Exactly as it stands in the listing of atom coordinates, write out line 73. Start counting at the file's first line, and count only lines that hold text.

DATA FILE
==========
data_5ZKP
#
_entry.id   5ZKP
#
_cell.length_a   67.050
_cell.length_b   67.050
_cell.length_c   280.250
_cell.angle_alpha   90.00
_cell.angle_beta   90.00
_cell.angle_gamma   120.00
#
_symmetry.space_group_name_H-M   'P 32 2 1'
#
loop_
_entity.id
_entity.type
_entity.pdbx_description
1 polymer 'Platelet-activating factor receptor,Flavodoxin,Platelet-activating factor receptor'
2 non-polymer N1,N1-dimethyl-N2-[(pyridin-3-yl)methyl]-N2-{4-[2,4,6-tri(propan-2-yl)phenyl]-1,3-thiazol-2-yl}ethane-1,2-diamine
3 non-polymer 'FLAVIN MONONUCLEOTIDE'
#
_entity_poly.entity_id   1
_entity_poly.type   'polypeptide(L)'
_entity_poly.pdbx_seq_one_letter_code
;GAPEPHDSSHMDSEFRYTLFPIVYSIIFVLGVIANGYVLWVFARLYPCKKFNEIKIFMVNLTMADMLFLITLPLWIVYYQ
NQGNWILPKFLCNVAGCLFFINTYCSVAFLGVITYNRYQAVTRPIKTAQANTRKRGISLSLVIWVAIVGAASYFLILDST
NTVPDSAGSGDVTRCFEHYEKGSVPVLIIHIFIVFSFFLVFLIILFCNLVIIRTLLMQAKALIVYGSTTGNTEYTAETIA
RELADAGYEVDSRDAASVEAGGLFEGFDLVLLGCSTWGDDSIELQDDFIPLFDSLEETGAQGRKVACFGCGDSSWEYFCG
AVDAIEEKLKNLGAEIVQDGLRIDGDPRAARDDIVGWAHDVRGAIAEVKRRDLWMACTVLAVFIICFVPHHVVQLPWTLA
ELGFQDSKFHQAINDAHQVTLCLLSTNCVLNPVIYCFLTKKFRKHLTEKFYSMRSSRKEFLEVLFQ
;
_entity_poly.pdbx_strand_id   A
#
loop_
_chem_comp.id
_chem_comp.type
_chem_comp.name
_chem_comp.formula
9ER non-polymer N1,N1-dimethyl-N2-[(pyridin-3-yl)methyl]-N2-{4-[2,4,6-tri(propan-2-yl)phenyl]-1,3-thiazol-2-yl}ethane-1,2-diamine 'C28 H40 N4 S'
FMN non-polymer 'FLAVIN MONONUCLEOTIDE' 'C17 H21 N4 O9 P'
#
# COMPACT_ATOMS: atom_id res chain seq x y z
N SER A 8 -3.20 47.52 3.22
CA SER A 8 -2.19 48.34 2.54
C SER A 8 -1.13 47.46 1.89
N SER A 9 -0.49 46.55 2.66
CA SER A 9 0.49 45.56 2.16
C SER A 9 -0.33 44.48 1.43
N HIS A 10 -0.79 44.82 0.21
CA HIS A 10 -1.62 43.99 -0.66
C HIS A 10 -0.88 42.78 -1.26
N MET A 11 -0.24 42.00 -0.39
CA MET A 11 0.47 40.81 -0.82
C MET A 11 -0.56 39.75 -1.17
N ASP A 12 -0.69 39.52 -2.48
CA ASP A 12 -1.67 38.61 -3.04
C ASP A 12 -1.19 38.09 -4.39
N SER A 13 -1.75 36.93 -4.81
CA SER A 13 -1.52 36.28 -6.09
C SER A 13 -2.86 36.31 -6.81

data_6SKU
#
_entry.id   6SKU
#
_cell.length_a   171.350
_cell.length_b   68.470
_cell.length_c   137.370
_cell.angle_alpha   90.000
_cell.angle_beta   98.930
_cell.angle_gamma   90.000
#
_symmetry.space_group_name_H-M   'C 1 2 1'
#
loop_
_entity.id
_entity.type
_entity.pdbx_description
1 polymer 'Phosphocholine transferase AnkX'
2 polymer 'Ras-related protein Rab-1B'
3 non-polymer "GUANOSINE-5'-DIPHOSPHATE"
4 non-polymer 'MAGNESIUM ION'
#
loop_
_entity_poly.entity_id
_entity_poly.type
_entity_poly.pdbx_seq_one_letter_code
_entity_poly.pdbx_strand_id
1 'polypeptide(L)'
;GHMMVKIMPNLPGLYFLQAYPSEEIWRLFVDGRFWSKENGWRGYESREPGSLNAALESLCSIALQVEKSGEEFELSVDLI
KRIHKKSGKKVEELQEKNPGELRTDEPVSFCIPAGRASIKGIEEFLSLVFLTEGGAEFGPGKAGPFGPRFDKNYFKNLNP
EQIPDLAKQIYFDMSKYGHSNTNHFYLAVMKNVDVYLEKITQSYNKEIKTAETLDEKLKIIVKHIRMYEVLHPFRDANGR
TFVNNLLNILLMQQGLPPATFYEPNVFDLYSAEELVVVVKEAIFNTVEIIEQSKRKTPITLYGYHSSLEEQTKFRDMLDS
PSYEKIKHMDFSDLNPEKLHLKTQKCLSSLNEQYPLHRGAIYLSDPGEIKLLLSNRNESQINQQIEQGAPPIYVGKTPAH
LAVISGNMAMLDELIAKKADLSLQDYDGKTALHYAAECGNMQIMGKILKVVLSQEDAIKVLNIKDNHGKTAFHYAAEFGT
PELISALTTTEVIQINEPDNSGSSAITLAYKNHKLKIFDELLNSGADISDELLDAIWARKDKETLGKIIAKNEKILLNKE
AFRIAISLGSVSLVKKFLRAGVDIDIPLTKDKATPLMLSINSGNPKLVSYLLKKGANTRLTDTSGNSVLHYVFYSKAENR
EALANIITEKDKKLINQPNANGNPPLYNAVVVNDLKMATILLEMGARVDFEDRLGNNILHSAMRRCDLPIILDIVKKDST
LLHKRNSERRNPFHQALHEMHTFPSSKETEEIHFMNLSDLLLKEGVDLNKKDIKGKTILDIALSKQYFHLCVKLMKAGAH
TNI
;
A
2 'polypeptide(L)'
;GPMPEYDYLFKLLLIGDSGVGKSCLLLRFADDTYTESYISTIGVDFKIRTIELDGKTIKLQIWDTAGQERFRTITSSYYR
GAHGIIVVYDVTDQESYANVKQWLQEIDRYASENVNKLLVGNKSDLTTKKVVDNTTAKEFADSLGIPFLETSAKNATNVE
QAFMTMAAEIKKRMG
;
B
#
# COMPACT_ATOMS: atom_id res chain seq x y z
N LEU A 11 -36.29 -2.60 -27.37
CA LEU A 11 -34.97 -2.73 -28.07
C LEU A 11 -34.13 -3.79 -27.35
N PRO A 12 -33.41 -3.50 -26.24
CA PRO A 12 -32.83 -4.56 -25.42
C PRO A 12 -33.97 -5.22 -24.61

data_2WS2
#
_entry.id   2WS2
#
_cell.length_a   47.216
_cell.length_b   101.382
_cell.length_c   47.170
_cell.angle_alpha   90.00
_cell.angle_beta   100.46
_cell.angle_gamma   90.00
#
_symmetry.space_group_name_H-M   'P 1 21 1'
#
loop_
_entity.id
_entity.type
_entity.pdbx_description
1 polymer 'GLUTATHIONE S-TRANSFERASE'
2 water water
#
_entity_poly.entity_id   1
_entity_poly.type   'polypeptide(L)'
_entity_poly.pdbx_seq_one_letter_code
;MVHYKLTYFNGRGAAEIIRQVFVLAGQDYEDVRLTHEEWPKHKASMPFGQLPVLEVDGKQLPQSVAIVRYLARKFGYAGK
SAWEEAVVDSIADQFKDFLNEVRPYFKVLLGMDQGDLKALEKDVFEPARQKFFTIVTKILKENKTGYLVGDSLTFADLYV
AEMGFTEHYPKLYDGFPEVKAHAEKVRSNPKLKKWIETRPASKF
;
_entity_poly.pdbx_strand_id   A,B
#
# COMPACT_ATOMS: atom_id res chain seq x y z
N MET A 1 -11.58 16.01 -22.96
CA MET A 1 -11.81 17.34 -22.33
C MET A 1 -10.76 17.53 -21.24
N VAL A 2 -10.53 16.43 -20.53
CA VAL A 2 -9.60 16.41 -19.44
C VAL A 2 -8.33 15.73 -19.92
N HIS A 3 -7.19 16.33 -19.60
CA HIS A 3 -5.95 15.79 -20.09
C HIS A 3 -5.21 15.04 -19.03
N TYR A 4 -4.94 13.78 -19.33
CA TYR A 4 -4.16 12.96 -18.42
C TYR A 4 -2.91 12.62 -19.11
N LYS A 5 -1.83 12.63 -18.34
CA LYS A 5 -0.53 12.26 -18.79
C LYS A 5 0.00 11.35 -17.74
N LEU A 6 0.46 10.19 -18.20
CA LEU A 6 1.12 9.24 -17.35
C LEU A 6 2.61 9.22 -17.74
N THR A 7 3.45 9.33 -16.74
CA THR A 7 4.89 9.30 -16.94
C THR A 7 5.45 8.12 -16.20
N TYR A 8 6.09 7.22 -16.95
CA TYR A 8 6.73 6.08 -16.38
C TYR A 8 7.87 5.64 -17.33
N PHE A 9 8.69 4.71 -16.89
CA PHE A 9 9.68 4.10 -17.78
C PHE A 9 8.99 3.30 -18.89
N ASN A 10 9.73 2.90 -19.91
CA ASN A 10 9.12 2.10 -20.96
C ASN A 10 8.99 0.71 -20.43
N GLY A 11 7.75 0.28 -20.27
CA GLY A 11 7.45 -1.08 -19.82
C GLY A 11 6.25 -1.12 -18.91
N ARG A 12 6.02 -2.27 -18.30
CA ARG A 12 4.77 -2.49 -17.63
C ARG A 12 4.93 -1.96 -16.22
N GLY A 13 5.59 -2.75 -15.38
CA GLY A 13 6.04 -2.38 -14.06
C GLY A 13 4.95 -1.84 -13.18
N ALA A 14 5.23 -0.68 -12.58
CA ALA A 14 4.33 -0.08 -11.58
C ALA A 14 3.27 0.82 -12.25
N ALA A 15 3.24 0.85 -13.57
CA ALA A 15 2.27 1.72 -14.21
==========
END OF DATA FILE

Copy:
#